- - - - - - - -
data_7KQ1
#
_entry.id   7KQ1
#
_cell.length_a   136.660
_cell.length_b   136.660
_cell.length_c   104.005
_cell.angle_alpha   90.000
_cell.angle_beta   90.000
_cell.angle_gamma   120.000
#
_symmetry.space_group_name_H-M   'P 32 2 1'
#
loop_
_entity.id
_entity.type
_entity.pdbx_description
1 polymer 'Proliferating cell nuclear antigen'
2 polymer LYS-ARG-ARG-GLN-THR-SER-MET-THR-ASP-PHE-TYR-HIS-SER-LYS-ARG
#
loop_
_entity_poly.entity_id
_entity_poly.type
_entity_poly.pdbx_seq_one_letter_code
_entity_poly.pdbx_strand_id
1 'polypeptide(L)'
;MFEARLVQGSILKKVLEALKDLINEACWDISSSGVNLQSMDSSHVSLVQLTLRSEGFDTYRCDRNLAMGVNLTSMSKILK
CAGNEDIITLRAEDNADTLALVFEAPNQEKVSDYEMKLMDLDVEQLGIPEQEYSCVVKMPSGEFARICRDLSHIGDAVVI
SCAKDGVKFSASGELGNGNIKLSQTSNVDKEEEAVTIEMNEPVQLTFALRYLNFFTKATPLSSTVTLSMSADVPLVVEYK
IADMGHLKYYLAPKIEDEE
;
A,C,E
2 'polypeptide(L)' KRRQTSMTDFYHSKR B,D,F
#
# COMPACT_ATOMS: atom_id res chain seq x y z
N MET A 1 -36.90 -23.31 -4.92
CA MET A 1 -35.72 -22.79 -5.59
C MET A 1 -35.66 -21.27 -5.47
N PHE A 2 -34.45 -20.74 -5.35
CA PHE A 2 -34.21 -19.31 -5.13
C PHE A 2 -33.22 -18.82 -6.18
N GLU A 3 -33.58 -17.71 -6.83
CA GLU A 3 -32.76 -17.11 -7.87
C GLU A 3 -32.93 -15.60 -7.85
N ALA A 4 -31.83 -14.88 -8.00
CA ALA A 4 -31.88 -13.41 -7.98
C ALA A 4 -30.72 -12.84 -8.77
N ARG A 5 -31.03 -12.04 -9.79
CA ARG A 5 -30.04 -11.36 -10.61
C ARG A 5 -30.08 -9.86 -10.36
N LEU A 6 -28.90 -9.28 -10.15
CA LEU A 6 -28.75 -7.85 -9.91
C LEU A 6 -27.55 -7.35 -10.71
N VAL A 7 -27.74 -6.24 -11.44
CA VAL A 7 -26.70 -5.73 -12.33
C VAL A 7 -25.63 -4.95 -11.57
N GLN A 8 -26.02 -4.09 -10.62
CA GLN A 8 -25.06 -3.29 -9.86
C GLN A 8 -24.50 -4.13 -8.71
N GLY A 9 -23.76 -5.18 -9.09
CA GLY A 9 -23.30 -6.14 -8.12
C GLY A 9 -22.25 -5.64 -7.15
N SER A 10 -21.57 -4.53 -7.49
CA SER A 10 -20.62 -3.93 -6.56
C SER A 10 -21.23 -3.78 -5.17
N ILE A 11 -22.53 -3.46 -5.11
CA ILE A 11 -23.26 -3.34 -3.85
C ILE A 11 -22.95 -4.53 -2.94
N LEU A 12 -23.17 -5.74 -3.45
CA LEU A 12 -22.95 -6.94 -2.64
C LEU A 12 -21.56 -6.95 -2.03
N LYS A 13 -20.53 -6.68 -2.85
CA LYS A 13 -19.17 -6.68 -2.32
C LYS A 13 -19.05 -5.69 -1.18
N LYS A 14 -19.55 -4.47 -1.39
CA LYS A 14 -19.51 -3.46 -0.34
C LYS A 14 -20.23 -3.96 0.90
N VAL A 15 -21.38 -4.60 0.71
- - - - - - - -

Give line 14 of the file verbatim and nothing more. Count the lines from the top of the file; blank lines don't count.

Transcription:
loop_